"Martocci offers a thought-provoking argument about the cross-sectional impact of humiliation, shame, and bullying. She critiques the very underpinnings of bullying as it relates to humiliation and shame by going beyond the typical discourse in which most bullying discussions exist within society and academia. In doing so, Martocci posits that individuals need to recognize the power of social exclusion and how it perpetuates bullying behaviors. Through a thoughtful and well-developed argument, she attempts to shift the way in which we view bullying in our society.... Martocci does a masterful job at framing a new lens through which to view the bullying problem in our society and schools."
"Martocci analyzes the modes by which people fall victim to bullying; actions that are the social norm but when taken too far, or when motives are cruel, can lead to great harm for victims.... This investigation into bullying was effective in helping the reader understand the societal and historical causes that have fostered a bullying society as well as explain the social aspects of bullying.... Martocci provides a well-written analysis of social factors and emotions that play a role [in bullying]. In this regard, she helps place important research in a broader context."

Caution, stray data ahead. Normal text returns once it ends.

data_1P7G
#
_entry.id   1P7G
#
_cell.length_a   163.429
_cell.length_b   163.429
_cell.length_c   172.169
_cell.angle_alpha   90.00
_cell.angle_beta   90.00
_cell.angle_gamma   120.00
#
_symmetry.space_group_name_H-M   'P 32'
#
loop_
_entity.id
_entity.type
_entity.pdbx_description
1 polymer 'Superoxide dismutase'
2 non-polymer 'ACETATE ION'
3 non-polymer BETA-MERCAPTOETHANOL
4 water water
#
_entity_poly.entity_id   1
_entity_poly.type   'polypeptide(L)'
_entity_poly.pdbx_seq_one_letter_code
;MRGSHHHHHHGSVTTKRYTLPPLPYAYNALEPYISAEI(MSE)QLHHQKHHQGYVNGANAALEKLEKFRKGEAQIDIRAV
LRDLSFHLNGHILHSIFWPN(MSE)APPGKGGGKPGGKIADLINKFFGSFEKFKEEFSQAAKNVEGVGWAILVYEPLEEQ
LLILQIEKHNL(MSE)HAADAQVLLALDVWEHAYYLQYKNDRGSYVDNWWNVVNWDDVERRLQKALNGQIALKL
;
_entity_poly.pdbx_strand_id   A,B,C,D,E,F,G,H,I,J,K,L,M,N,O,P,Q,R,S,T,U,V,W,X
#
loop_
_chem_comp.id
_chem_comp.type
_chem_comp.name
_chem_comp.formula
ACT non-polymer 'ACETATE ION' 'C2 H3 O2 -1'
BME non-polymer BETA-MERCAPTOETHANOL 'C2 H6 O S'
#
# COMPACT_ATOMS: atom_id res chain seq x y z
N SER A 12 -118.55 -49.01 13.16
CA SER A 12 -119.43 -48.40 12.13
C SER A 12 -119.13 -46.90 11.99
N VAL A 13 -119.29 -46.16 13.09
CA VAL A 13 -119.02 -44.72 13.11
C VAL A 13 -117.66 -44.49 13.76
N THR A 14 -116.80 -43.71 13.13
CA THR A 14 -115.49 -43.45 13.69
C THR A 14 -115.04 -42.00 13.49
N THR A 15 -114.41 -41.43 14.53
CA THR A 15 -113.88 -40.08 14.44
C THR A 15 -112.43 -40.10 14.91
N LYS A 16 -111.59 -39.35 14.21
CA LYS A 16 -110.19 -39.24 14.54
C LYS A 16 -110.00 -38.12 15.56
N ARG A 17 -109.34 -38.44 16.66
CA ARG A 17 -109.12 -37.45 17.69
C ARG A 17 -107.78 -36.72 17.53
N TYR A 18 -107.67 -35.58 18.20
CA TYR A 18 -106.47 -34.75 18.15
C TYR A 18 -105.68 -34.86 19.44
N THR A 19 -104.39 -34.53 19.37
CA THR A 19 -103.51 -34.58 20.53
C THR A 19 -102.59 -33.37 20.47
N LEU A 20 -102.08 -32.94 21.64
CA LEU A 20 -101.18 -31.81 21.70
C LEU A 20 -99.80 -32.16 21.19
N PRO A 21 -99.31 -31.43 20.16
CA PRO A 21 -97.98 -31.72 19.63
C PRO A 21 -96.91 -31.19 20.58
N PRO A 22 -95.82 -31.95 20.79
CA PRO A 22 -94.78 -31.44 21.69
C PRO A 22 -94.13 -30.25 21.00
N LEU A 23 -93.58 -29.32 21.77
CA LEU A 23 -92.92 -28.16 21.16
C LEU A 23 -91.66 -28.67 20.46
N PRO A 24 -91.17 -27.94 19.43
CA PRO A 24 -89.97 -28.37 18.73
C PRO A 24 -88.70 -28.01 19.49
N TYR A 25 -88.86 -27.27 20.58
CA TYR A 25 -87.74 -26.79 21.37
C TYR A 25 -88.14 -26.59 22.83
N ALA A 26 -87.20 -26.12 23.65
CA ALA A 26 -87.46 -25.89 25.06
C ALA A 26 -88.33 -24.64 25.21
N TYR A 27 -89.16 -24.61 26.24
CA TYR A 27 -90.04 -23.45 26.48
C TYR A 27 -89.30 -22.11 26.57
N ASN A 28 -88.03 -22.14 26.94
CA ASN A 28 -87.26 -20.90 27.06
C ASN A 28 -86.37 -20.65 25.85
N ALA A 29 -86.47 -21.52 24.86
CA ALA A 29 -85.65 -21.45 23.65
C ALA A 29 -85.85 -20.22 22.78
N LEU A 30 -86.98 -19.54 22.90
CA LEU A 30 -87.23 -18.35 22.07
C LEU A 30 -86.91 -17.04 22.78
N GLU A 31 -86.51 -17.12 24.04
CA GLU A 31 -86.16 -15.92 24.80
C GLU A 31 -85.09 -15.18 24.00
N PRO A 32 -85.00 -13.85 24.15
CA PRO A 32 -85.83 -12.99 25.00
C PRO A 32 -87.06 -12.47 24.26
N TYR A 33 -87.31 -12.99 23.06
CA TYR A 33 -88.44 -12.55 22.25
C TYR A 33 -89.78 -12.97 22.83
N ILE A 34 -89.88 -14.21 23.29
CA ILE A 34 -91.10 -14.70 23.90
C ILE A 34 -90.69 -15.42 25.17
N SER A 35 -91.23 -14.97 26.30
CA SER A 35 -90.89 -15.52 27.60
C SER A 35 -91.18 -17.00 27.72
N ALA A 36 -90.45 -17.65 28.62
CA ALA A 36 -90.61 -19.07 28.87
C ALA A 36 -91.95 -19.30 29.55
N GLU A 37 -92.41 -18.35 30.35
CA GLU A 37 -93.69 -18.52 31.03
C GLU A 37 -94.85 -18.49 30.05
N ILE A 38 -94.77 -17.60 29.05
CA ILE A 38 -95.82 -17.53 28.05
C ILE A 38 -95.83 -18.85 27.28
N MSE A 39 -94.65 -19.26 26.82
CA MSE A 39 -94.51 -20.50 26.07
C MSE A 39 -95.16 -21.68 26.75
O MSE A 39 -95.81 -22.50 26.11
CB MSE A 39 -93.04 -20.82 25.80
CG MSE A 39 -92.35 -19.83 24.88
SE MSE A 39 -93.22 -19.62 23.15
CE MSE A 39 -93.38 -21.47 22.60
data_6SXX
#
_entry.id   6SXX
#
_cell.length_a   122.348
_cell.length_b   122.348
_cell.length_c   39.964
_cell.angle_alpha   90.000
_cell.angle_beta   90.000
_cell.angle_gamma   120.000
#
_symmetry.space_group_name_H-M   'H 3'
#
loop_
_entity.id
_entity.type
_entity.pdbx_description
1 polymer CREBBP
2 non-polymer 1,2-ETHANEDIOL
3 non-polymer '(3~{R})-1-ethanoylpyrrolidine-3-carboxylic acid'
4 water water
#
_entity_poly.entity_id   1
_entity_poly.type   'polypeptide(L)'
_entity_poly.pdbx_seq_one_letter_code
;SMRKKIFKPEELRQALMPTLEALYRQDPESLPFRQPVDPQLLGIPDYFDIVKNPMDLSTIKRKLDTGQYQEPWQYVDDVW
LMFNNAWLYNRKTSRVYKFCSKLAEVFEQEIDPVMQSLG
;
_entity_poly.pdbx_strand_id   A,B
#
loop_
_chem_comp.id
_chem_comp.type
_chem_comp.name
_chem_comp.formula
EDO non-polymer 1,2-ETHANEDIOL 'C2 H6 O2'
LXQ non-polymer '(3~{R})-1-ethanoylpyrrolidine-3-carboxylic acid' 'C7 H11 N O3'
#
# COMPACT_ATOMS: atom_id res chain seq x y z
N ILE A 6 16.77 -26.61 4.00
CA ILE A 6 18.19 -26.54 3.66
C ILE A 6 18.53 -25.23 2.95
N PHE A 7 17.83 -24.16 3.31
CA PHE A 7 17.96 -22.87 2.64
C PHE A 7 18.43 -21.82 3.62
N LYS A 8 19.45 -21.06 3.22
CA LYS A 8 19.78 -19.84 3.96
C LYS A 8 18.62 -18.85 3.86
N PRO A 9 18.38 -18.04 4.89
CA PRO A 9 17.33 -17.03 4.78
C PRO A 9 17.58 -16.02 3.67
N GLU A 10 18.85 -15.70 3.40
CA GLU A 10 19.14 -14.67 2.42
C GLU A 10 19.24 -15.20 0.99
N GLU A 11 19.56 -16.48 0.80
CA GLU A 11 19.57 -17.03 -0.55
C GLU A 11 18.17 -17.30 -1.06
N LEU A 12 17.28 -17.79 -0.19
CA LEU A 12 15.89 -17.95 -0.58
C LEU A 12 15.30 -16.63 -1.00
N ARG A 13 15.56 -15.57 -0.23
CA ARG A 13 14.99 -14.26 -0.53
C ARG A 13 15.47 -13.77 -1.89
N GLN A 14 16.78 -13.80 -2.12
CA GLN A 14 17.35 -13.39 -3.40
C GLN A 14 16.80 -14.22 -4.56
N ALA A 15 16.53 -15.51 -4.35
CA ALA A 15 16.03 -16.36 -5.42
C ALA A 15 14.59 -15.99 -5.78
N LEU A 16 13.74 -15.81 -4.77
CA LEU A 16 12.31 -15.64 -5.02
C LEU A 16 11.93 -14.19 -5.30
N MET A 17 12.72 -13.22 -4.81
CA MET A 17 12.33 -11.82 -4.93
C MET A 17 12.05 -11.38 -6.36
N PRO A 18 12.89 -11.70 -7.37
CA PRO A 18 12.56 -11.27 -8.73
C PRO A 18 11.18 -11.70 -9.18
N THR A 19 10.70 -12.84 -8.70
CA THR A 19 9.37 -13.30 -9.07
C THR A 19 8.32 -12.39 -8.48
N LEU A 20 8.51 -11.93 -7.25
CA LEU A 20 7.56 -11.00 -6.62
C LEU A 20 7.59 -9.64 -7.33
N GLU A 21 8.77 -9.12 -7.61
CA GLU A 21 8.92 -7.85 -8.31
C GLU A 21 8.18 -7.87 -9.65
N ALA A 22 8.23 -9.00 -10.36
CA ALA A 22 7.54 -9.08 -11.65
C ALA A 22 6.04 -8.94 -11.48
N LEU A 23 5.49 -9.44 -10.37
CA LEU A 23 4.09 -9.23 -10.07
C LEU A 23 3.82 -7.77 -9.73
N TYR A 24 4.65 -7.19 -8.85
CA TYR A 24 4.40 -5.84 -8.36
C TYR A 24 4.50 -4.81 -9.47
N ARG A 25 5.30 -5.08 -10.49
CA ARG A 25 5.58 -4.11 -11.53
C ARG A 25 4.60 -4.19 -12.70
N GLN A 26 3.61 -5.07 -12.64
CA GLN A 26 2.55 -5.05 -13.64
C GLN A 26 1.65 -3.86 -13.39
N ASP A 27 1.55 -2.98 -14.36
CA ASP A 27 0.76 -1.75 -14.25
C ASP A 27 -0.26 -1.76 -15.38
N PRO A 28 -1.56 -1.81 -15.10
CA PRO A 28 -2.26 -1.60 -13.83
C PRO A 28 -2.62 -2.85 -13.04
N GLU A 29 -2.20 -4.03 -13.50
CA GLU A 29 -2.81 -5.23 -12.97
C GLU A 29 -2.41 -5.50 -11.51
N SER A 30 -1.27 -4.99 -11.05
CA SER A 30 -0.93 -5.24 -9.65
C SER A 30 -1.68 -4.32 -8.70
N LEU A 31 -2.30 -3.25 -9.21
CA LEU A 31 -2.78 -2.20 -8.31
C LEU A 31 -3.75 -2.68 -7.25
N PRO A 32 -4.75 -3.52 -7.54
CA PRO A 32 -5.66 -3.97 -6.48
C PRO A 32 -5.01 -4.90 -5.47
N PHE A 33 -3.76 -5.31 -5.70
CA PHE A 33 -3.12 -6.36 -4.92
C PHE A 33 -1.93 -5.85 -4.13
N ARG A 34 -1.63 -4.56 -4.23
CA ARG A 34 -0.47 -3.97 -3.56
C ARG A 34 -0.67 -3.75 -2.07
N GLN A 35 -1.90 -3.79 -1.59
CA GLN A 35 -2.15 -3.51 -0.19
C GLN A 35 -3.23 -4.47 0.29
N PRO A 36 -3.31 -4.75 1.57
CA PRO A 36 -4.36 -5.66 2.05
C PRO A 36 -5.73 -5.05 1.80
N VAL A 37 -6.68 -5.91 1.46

"Laura Martocci’s focus in Bullying is on shame, its social roots, and its psychological and physiological effects. Her central premise is that discredited social performances, such as those experienced by victims of bullying, destroy the self through shame, which has no culturally approved outlet.... The interviews that are included work well to ground Martocci’s discussion in real experiences.... A key strength is her willingness to draw on research related to biology and neurophysiology that would likely be overlooked by many social scientists.... Martocci successfully demonstrates that a full understanding of social problems like bullying cannot be achieved through the perspective of the social or natural sciences alone. She offers social scientists a unique introduction into the social and biological effects of bullying on the self and the mechanisms by which an injured self may be reconstructed."
"In Bullying, Laura Martocci highlights the role of culture in sustaining aggressive behavior that leads to shame and hopelessness on the part of victims.... Cleverly, she positions the experiences of victims within a broader social narrative to illustrate how damaged social bonds lead to the destruction of selfhood and identity for victims in a culture that often denies the experience of shame.... The chapters present a compelling case for fostering social norms of empathy toward victims of aggressive behavior, along with advocating social–emotional approaches for bystanders and others to employ as they acknowledge the shame and suffering caused by bullying.... The book's strongest contribution may be its potential to inspire informal responses to bullying"
Laura Martocci is a Sociologist and the Founder and Director of the S.A.R.A. Project® (Students Against Relational Aggression). Most recently, she was a faculty member and an Associate Dean at Wagner College.